Spool Knitting




Few elementary exercises have aroused more interest in the child than the toy knitting; due, perhaps, to its simplicity and his power to do it easily and well.   To some keen observer the little orb-weaving spider may have suggested this form of occupation. Be this as it may, the child who is a lover of nature will be quick to perceive the strong resemblance he bears to this little insect while at work with his toy knitter, going from post to post just as the insect worked its net in spiral form on his framework of radiating lines.   The possibilities of an empty spool and a few pins are almost without limitations. The illustrations here given are merely suggestive of many more that can be worked out along these lines. They are not simply to momentarily attract the child, but to permit of individual growth, and to have him participate in the joy of its ultimate use.

Toy Knitters
Toy knitters are made of a cylindrical piece of wood two and one-half or three inches long and at least one inch in diameter. This size enables the child to grasp it easily and work without cramping the fingers. A hole one-fourth or one-half inch in diameter is bored lengthwise through the center to admit the work. Spools are used to advantage where knitters cannot be obtained.
Pins, staples, or wire nails are used as posts. These are driven into the wood and then curved outward a little at the top with pliers, to prevent the work from slipping off. One, two, three or four posts may be used.  A number of forms of web can be made, but the simplest and quickest are those made on the knitters having but two posts. The four-post knitters are also simple and are used where a thick cord is needed.   Except otherwise specified two-post knitters are used for these models.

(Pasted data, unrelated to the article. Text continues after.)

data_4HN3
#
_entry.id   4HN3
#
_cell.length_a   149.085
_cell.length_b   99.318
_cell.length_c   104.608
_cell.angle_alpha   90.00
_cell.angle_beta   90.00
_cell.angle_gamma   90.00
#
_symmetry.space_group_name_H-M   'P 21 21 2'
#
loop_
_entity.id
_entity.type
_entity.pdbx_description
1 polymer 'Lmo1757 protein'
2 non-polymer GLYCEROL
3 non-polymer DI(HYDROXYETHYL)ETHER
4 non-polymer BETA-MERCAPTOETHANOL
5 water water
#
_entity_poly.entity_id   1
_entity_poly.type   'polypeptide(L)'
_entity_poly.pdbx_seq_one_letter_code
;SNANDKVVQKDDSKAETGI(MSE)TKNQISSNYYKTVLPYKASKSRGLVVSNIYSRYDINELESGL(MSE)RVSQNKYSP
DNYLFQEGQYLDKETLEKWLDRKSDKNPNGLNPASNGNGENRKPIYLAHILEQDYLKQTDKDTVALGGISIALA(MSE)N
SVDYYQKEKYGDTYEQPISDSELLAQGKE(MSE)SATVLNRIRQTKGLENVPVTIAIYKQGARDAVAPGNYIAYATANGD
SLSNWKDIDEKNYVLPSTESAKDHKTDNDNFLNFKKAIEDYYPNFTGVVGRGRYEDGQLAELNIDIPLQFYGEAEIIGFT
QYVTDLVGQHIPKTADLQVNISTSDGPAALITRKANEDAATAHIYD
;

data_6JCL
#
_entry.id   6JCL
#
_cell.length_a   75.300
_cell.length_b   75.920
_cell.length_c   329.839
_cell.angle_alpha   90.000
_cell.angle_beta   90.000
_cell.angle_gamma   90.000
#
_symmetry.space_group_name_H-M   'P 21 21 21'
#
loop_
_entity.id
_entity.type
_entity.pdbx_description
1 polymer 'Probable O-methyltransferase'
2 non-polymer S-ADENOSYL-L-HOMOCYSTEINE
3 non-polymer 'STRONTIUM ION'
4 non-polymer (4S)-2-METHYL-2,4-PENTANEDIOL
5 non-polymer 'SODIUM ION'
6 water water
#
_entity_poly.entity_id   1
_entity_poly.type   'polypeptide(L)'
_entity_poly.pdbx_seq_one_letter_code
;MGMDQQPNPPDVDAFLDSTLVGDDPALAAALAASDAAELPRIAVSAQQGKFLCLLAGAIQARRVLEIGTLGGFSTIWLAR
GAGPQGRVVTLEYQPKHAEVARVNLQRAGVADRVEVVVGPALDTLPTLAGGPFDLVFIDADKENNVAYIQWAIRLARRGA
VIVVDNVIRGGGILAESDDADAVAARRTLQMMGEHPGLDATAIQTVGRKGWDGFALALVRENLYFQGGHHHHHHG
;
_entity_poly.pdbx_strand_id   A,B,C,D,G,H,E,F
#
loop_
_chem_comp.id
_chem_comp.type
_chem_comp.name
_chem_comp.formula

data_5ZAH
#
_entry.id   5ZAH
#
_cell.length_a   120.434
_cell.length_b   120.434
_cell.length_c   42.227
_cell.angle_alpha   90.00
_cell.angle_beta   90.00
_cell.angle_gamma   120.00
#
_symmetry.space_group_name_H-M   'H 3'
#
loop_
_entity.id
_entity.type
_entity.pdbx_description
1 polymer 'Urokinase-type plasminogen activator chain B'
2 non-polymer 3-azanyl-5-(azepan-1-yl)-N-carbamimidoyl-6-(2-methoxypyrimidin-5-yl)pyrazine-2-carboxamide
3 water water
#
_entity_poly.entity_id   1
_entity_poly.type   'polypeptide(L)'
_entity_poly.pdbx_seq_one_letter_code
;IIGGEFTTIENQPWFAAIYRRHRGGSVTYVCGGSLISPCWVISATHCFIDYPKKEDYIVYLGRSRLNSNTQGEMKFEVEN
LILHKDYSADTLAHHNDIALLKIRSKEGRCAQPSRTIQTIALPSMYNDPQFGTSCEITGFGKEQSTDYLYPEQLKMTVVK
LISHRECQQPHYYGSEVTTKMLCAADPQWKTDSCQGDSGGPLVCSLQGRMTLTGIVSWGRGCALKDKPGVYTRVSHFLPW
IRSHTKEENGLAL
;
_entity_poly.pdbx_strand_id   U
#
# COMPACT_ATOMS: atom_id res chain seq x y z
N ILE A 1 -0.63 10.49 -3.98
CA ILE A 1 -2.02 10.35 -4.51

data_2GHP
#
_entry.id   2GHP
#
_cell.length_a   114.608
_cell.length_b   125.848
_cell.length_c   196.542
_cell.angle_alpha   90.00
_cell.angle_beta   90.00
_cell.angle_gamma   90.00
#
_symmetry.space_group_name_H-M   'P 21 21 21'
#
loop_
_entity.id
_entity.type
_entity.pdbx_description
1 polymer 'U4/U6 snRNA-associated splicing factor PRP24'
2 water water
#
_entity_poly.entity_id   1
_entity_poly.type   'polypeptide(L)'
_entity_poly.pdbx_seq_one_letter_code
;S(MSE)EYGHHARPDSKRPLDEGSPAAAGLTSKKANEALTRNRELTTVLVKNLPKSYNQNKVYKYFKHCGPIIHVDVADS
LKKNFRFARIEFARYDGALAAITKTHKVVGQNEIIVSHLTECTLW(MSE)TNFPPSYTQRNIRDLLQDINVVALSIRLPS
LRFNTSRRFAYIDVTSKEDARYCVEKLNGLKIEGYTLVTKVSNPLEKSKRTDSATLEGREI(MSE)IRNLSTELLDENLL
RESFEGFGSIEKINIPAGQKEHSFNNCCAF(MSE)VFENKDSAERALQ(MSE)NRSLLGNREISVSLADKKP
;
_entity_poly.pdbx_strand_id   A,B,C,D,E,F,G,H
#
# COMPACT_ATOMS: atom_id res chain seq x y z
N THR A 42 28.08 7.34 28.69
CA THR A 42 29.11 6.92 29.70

Round Web
Drop worsted through the hole in the center of the knitter and draw it out at the other end, three inches. This end is used to draw the work through the knitter. Carry the worsted leading from the ball, around the post to the right, across the center of the hole in the knitter and around the post to the left; then back across the center to the post at the right, thus making two stitches on this post. Lift the lower or first stitch with a large pin or knitting needle, carry it over the second stitch and drop it over the post; then across the center to the post at the left and repeat. So continue until the desired length is obtained.It will require seven yards of yarn to make one yard of web on the two-post knitter.

Flat Web
Begin in the same way as for round web, but after carrying the first or lower stitch over the second stitch on each post, bring the worsted back around the same post, and over to the post on the opposite side and repeat. This will leave two stitches on each post. In knitting flat webs, two stitches must always be left on the end posts, and these two are carried over the third stitch and dropped over the post in working back and forth.  It requires eleven yards of yarn to make one yard of flat web on the two-post knitter.